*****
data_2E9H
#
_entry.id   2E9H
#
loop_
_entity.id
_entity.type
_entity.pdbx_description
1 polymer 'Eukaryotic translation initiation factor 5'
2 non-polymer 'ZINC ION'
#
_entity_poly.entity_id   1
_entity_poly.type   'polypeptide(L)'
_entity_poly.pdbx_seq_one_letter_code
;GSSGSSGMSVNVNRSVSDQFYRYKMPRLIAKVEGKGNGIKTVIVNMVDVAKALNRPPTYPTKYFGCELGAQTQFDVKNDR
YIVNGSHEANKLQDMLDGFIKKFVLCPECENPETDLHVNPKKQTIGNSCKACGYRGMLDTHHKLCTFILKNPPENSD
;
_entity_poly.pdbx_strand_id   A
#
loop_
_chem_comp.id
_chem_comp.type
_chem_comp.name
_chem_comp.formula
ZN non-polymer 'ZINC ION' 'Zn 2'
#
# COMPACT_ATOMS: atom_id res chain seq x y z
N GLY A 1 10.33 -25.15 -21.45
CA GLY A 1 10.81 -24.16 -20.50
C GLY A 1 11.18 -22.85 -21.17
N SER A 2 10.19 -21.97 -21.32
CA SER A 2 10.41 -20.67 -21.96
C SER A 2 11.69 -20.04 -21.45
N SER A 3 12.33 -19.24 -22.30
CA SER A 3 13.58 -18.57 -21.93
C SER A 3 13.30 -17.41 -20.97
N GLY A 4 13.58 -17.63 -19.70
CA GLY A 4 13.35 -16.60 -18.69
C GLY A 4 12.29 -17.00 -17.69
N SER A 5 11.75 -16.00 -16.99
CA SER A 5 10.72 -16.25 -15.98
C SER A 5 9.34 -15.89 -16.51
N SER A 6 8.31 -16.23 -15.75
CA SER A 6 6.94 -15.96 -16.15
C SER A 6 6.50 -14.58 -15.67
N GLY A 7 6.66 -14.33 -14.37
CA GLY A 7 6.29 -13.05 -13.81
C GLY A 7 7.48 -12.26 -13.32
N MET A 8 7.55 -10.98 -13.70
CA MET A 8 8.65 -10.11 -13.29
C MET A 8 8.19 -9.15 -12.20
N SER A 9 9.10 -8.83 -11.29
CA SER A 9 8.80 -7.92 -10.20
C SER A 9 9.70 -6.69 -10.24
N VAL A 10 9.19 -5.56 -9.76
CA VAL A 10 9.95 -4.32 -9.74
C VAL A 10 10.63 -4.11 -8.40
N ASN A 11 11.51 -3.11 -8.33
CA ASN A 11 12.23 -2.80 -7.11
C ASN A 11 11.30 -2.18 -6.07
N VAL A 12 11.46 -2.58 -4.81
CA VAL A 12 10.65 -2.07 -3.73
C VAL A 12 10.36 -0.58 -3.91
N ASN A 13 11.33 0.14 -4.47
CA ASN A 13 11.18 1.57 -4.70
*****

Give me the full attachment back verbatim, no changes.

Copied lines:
data_2E9H
#
_entry.id   2E9H
#
loop_
_entity.id
_entity.type
_entity.pdbx_description
1 polymer 'Eukaryotic translation initiation factor 5'
2 non-polymer 'ZINC ION'
#
_entity_poly.entity_id   1
_entity_poly.type   'polypeptide(L)'
_entity_poly.pdbx_seq_one_letter_code
;GSSGSSGMSVNVNRSVSDQFYRYKMPRLIAKVEGKGNGIKTVIVNMVDVAKALNRPPTYPTKYFGCELGAQTQFDVKNDR
YIVNGSHEANKLQDMLDGFIKKFVLCPECENPETDLHVNPKKQTIGNSCKACGYRGMLDTHHKLCTFILKNPPENSD
;
_entity_poly.pdbx_strand_id   A
#
loop_
_chem_comp.id
_chem_comp.type
_chem_comp.name
_chem_comp.formula
ZN non-polymer 'ZINC ION' 'Zn 2'
#
# COMPACT_ATOMS: atom_id res chain seq x y z
N GLY A 1 10.33 -25.15 -21.45
CA GLY A 1 10.81 -24.16 -20.50
C GLY A 1 11.18 -22.85 -21.17
N SER A 2 10.19 -21.97 -21.32
CA SER A 2 10.41 -20.67 -21.96
C SER A 2 11.69 -20.04 -21.45
N SER A 3 12.33 -19.24 -22.30
CA SER A 3 13.58 -18.57 -21.93
C SER A 3 13.30 -17.41 -20.97
N GLY A 4 13.58 -17.63 -19.70
CA GLY A 4 13.35 -16.60 -18.69
C GLY A 4 12.29 -17.00 -17.69
N SER A 5 11.75 -16.00 -16.99
CA SER A 5 10.72 -16.25 -15.98
C SER A 5 9.34 -15.89 -16.51
N SER A 6 8.31 -16.23 -15.75
CA SER A 6 6.94 -15.96 -16.15
C SER A 6 6.50 -14.58 -15.67
N GLY A 7 6.66 -14.33 -14.37
CA GLY A 7 6.29 -13.05 -13.81
C GLY A 7 7.48 -12.26 -13.32
N MET A 8 7.55 -10.98 -13.70
CA MET A 8 8.65 -10.11 -13.29
C MET A 8 8.19 -9.15 -12.20
N SER A 9 9.10 -8.83 -11.29
CA SER A 9 8.80 -7.92 -10.20
C SER A 9 9.70 -6.69 -10.24
N VAL A 10 9.19 -5.56 -9.76
CA VAL A 10 9.95 -4.32 -9.74
C VAL A 10 10.63 -4.11 -8.40
N ASN A 11 11.51 -3.11 -8.33
CA ASN A 11 12.23 -2.80 -7.11
C ASN A 11 11.30 -2.18 -6.07
N VAL A 12 11.46 -2.58 -4.81
CA VAL A 12 10.65 -2.07 -3.73
C VAL A 12 10.36 -0.58 -3.91
N ASN A 13 11.33 0.14 -4.47
CA ASN A 13 11.18 1.57 -4.70